Zn "%SYS"
Set Ref = ##class(Config.NLS.Locales).OpenCurrent(.Sc)
Write "Locale name: ",Ref.Name, !
Do Ref.GetTables(.Tables)
Set Key = ""
For { Set Key = $O(Tables("XLT", Key)) Quit:Key=""  Write Key,!}

What would be best practice for data type assigned to the "Password" property and securing that password against prying eyes, both just browsing the global as well as via SQL? 

Do not store passwords at all. If you need to check passwords hash and salt them - there are enough functions in $System.Encryption to get by. The only exception is when you need credentials to auth against some external system, in that case

  1. Encrypt login/pass.
  2. Store them in a separate encrypted-at-disk DB with separate resource.
  3. Write API to switch into this DB and get your credential, ideally this API returns authenticated object and not the password itself.
  4. Check that it fails for app user.
  5. Use Privileged Routine Application to allow your app access to a separate DB.

Also check Managed Key Encryption - from the docs:

Data-element encryption for applications, also known simply as data-element encryption — A programmatic interface that allows applications to include code for encrypting and decrypting individual data elements (such as particular class properties) as they are stored to and retrieved from disk.


Better yet, how can I prevent a specific property from being projected to SQL?

The best approach is not to store password at all. Still, there are several options:

  • Access management - if the user does not have access to the password column/table he can't access it. InterSystems IRIS supports CLS.
  • Internal - hides property from docs.
  • Private - hides property from SELECT * explorers, but it can still be explicitly referenced by name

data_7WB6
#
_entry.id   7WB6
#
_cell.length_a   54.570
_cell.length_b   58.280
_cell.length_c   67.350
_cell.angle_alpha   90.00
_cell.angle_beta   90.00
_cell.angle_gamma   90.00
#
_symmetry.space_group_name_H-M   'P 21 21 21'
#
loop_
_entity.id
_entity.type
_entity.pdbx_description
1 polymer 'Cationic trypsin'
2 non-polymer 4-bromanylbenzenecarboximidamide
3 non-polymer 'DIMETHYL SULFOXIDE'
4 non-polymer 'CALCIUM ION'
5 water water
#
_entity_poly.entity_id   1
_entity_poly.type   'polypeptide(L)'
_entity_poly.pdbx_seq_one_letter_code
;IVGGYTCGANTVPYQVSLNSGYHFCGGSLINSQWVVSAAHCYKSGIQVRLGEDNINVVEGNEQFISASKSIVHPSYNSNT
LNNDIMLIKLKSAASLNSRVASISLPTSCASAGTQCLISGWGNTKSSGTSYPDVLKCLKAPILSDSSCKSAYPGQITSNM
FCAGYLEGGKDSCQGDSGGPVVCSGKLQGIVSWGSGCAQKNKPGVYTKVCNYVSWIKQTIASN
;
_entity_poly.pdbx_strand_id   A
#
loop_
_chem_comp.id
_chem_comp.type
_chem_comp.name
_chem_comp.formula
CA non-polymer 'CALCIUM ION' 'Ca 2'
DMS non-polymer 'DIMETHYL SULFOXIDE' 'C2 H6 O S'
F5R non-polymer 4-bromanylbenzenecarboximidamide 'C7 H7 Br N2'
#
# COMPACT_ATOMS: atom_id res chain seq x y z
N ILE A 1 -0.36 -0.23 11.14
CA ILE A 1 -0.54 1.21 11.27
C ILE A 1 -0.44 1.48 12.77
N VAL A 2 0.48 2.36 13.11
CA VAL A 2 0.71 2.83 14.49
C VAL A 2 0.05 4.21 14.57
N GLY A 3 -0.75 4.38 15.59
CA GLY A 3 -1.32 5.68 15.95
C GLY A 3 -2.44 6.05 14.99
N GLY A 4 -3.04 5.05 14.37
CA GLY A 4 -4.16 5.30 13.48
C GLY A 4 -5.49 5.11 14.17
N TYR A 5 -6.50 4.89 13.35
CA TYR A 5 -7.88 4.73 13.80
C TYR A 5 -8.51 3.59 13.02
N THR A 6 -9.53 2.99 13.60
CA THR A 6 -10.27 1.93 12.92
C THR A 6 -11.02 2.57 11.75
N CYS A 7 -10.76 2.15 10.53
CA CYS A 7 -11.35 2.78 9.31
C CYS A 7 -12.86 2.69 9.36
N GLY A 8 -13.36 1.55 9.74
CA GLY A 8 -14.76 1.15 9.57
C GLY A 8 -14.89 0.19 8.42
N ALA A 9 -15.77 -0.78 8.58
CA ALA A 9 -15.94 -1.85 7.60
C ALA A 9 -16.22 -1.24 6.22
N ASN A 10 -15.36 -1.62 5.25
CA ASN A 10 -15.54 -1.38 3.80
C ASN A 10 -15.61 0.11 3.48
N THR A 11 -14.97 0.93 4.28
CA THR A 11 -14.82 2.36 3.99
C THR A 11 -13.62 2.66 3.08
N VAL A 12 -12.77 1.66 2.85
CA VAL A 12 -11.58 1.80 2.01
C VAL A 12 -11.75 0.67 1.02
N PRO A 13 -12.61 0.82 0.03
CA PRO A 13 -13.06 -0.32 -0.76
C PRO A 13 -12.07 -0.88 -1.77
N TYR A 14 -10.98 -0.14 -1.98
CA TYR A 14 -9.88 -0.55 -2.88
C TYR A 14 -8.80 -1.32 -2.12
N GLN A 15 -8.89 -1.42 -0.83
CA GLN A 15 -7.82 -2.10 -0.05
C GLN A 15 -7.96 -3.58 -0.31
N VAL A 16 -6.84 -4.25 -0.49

• Custom datatype - redefine getter to return data only to verified callers, for example check Security.Datatype.Password datatype implementation which returns *** instead of actual password value in ODBC context.

It depends. Essentially Interoperability Productions take care of:

  • Parallelization
  • Queues / Async
  • Error management, mitigation, and recovery
  • After-error investigation (Visual Trace / Audit)
  • Unified overview of integration flows

For each integration or part of an integration you need to decide if you need these features and usually you  do. In that case all you need to do is to develop one or more Business Hosts containing the business logic and as long as they conform to Interoperability Production structure you would automatically get all the above mentioned benefits.

You pay for the convenience with the overhead for messages and queues.

In the cases where some (most) of these conditions are true:

  • external system (whatever it is) is reliable - downtime is a scheduled rarity
  • external system does not throw errors much
  • response time is stable and in the sync realm
  • interaction with the system is one simple flow
  • integration is extremely highload

You can choose to interface more directly.

Furthermore it's not Interoperability/no Interoperability, but rather a scale of how much you expose as Interoperability Hosts. In your example maybe having only a BO is enough and you can forego the BP?


FROM users.users

Note that package is underscored.

I encounter this issue fairly often, but I need not a complete documentaiton but rather Interoperability production documentation.

As all the class info is also available as a %Dictionary package I just query it and generate XLSX.

Here are some queries to get started (but they usually need to be adjusted on per-project basis). Also queries should be rewritten to use SubclassOf proc instead of the current matching. Also I'm not sure why I don't pass filestream directly. That also  needs to be fixed.


1. Use Visual Trace to see message processing times. You can also query this information via SQL (Ens.MessageHeader table).

2. Add $$$TRACE events. The best time counter is $zh. They also can be queried via SQL (Ens_Util.Log table).